30 Jul What can you expect from sleep each week of your cycle?
Ever wonder why you get deep, long sleep on some days, yet on others you can’t sleep a wink? It could be due to where you are in your monthly cycle.
Research shows that the ups-and-downs of estrogen and progesterone can impact the quality of your sleep.
Luckily, by knowing how your hormones will be impacting your slumber, you can plan ahead of time to catch up on lost sleep during great-sleep days and prepare yourself with ways to beat insomnia on lousy-sleep days.
So, what can you expect from sleep each week of your cycle? In your…
Week 1: It’s a crampy start, but sublime finish
Day 1 (first day of period) to Day 7
If you get menstrual cramps, you may find that cramp pain can make it difficult to fall asleep or it can rouse you out of a sound sleep in the middle of the night. However, if you take a painkiller or don’t experience cramp discomfort, rising estrogen during this week is likely making your sleep deeper and longer. That’s because the higher this hormone climbs, the more it helps boost the brain’s level of serotonin–a key neurotransmitter that helps regulate sleep.
Week 2: Unwinding may be tough, but sleep is deep
Day 8 to ovulation (which is Day 14 in a 28-day cycle)
As estrogen climbs toward its peak in your Week 2, it gives a rocket-boost to your mental and physical energy. While this is useful during the day when you want to tackle a to-do list a mile long, this same high energy can also make it difficult to turn off your thoughts and unwind at night. However, once you do drift off, your high level of estrogen is helping you have a solid night’s sleep as it continues to boost the level of serotonin in the brain.
Week 3: Sleep can start off bad, then get very, very good
Starts day after ovulation and lasts 8 days (Day 15 to Day 22 in a 28-day cycle)
This is a topsy-turvy week when it comes to sleep. In the first half of your Week 3, estrogen takes a steep plunge, which can trigger bouts of insomnia as it reduces levels of serotonin in the brain. However, by the second half of your Week 3, estrogen rises and is paired with rising progesterone, a sedating hormone. Together this hormonal duo can give you the deepest sleep of your whole cycle. Which is a good thing because you’re going to need it by the time Week 4 rolls around….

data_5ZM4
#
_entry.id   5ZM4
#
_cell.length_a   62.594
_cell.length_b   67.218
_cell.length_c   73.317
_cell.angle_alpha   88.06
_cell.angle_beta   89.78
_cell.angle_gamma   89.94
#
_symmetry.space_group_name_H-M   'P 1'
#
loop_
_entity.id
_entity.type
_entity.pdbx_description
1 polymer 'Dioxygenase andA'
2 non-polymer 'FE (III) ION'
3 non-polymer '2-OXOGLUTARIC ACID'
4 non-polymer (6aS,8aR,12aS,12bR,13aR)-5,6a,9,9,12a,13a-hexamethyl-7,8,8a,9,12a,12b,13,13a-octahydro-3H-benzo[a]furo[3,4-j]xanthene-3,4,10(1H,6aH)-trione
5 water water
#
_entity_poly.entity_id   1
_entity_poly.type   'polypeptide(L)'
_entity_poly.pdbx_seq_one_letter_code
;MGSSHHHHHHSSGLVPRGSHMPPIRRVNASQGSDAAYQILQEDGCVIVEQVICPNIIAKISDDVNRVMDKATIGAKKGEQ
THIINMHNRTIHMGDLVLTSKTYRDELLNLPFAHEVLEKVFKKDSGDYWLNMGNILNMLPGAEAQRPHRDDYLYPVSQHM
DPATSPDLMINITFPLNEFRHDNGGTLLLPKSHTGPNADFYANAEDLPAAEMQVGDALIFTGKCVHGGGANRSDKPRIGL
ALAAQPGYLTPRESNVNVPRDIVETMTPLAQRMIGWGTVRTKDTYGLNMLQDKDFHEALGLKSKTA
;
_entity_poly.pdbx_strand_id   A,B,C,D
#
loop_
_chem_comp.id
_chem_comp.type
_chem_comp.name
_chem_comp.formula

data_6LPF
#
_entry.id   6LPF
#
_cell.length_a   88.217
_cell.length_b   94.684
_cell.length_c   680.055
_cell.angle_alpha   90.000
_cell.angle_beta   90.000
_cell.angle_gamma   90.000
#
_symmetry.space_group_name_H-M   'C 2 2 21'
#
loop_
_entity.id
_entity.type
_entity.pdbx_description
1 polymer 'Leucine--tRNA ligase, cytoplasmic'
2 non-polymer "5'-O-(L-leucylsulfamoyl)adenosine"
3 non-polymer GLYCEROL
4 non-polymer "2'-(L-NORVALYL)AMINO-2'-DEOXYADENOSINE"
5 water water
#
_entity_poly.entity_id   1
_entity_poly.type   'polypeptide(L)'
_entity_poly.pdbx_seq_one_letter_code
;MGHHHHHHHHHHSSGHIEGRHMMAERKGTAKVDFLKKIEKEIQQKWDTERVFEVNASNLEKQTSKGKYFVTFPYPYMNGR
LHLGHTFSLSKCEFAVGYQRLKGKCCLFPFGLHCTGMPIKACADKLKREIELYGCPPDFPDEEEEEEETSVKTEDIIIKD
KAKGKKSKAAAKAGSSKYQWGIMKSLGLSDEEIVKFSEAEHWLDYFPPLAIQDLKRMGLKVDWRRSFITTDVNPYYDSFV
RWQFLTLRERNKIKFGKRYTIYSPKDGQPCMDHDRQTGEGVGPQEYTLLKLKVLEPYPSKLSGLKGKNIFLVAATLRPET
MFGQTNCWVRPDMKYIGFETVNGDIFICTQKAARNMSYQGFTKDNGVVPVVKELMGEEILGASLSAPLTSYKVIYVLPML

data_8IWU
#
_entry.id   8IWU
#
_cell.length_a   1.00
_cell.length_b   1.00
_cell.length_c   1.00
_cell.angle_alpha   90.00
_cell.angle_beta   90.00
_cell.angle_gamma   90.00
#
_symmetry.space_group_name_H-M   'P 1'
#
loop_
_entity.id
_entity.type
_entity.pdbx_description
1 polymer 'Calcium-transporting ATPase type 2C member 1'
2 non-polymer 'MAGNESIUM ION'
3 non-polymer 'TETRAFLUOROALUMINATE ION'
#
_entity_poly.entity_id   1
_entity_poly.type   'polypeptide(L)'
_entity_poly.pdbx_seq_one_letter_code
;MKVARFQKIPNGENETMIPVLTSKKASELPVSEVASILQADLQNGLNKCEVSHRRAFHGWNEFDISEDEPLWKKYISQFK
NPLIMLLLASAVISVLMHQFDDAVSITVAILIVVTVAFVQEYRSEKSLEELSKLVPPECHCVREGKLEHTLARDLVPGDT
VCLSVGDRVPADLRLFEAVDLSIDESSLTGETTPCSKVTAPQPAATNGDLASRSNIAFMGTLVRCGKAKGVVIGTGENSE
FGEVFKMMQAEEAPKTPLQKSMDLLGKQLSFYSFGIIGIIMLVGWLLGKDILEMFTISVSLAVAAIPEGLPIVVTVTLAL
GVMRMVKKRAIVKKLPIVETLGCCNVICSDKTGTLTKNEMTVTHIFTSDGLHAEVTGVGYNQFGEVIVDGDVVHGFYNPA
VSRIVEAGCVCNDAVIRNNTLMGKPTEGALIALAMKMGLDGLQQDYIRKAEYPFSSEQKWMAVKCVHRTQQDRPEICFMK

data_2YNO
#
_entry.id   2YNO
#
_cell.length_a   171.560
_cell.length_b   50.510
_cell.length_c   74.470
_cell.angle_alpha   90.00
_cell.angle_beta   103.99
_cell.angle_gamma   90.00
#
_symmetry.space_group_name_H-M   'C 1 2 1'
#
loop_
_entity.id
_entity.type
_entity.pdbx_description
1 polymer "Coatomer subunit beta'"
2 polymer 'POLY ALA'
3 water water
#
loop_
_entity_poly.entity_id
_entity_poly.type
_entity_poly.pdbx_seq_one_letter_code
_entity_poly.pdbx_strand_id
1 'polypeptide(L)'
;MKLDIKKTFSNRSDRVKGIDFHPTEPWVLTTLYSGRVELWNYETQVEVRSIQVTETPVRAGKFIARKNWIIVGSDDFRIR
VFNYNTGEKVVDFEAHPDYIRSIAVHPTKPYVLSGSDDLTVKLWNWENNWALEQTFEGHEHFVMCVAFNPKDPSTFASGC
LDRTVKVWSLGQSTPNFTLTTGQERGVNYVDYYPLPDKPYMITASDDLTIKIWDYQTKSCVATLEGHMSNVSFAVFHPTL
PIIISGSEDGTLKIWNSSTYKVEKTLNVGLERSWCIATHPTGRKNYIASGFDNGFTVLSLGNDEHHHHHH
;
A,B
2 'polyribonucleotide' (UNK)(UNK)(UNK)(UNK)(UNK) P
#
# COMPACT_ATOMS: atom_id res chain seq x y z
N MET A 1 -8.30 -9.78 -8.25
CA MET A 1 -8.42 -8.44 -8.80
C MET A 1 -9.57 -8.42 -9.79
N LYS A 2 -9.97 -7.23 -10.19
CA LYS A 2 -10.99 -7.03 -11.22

Week 4: Have insomnia-busters ready!
Final 6 days of your cycle
In study after study, women report having their worst quality sleep during their premenstrual week. You may find it difficult to fall asleep, you may wake up in the middle of the night or you may have light sleep that leaves you feeling tired upon awakening. The problem is plunging estrogen, which strikes a one-two punch: It brings down levels of sleep-regulating serotonin in the brain while also making you more sensitive to factors that interrupt a good night sleep, such as unpleasant odors, uncomfortable room temperatures, pajamas that pinch or too much light and noise.
Want better sleep every week of your cycle?
Now that you know when to expect bad sleep days, what can you do to overcome the hormonal hurdles and get better sleep? I recommend trying one or more of these proven techniques:
Drink chamomile tea: This sweet-flavored herbal tea contains mildly sedating compounds that can improve sleep quality. For best results, drink two hours prior to going to bed so you have time to empty your bladder. To make it, steep one tablespoon of dried chamomile or one teabag for 10 minutes with boiled water that has been allowed to cool for one minute.
Pop a little melatonin: A study out of MIT reveals that a tiny dose of the sleep-triggering hormone melatonin–0.3 mg–is more effective at lulling you to sleep than a larger dose. Take it 20 minutes to an hour before bedtime. (Don’t take melatonin for longer than two weeks at a stretch since your body can build up a tolerance to it.) Also key: Try to dim the lights around your home and in the electronics you’re using an hour or so before you turn in. Exposure to light halts your body’s natural production of melatonin.
Listen to lulling music: Several studies show that listening to soft, slow music an hour before bedtime (even if it’s on in the background as you do other tasks) results in deeper, longer sleep. The reason? The music prompts the mind and body to relax, making it easier to drift off.
Count backwards by 3s: When you can’t fall asleep due to racing thoughts or you wake up in the middle of the night and worries crowd your mind, start counting backwards from 300 by 3s, for instance, 297, 294, etc. According to sleep expert Michael Breus, Ph.D., this activity is engaging enough to stop the barrage of negative thoughts that are triggering stress that keeps you alert, but is boring enough to lull you back to sleep. I’ve tried it on multiple premenstrual occasions and can attest that it really works.
Hope all this information helps you understand your sleep cycle better so you can clock deeper, longer zzz’s any time.
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